"The heritage part of the Olderfleet building reflects the old economy," says Hopton. "This is where we have located the client interface areas and where marketing and entertaining activities are carried out. The new economy was implemented in the tower, which although joined to the heritage building, has a modern interior reflecting the new technology."
The older part of the building was subject to many heritage restrictions, and Woodhead International wanted to emphasise the old-world atmosphere. Consequently, this area was restored to its former glory, with new ornate plaster work including cornices, architraves and ceilings. Hopton says all these changes needed to meet National Trust guidelines.
In keeping with the progressive outlook of the company, however, simple, modern furniture and bold, bright colours were also introduced to give the fitout a contemporary edge.
"Cap Gemini Ernst & Young wanted an office environment that would be a home base for the staff, many of whom spend a lot of time away from the office," says Hopton. "We needed to create a space where workers could touch base and interact in a relaxed, warm and friendly environment. For example, we have tried to avoid dark corners and solid walls. Meeting rooms along the edge of the open-plan areas have glazed walls and doors for maximum visibility."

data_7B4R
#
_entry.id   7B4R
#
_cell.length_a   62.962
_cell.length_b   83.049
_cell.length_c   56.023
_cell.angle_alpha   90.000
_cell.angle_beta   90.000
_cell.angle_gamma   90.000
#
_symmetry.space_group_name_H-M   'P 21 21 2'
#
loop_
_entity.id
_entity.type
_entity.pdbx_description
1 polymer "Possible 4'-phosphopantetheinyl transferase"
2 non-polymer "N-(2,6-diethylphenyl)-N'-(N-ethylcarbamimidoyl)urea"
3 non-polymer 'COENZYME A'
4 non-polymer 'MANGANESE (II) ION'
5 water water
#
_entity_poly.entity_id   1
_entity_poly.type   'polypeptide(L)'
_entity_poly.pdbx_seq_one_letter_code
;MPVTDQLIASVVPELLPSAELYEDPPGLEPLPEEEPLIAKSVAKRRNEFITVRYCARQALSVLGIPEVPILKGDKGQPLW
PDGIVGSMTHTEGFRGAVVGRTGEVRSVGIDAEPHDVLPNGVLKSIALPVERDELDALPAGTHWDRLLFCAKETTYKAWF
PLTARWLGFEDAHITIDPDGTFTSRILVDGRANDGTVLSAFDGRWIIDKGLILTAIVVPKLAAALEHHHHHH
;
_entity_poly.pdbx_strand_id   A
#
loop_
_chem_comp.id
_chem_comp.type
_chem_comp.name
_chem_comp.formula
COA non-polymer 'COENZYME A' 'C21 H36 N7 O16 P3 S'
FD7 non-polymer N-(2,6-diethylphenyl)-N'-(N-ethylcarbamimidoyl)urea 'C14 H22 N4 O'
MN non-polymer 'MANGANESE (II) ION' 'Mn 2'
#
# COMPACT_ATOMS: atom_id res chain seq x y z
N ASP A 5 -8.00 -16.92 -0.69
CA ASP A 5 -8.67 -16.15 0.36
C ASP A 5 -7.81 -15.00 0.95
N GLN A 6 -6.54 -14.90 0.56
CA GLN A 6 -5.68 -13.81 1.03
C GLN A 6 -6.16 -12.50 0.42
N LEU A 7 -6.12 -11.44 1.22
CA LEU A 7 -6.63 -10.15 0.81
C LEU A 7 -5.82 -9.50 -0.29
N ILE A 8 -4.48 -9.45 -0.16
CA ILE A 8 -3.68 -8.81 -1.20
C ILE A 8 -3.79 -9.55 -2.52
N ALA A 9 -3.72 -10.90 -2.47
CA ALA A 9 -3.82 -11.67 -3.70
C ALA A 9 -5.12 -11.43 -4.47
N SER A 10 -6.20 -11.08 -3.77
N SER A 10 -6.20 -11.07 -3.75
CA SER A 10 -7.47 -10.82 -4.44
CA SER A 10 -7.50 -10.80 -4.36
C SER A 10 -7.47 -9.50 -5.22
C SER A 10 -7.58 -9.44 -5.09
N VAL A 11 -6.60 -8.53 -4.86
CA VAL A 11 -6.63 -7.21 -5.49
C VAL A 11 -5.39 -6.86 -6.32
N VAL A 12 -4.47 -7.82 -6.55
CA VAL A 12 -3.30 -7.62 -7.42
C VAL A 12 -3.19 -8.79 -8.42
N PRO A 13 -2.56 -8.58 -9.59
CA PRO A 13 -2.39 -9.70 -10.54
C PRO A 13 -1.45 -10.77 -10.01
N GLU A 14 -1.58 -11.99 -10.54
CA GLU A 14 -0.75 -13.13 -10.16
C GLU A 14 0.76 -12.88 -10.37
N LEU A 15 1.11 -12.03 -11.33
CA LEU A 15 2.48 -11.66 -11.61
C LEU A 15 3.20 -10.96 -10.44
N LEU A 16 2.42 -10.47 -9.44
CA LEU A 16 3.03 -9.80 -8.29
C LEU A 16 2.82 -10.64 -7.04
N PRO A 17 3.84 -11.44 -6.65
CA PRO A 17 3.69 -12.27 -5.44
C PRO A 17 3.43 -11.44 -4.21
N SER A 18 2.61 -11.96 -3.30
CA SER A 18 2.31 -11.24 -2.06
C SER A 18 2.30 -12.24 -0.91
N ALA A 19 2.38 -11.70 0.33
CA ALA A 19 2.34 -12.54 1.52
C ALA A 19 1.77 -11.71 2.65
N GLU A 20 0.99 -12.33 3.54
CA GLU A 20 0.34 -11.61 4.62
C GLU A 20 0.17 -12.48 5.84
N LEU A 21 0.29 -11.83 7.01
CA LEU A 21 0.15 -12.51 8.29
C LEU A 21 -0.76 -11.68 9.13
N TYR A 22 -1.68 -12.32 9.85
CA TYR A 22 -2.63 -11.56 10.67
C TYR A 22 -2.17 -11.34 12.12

A internal staircase was also designed to help unify the office, allowing easy communication between the two floors of general office space. A large stainless steel mesh curtain defines the stair void, but has a transparency in keeping with the open philosophy of the company.
The creation of a friendly and relaxing workplace was also crucial, says Hopton.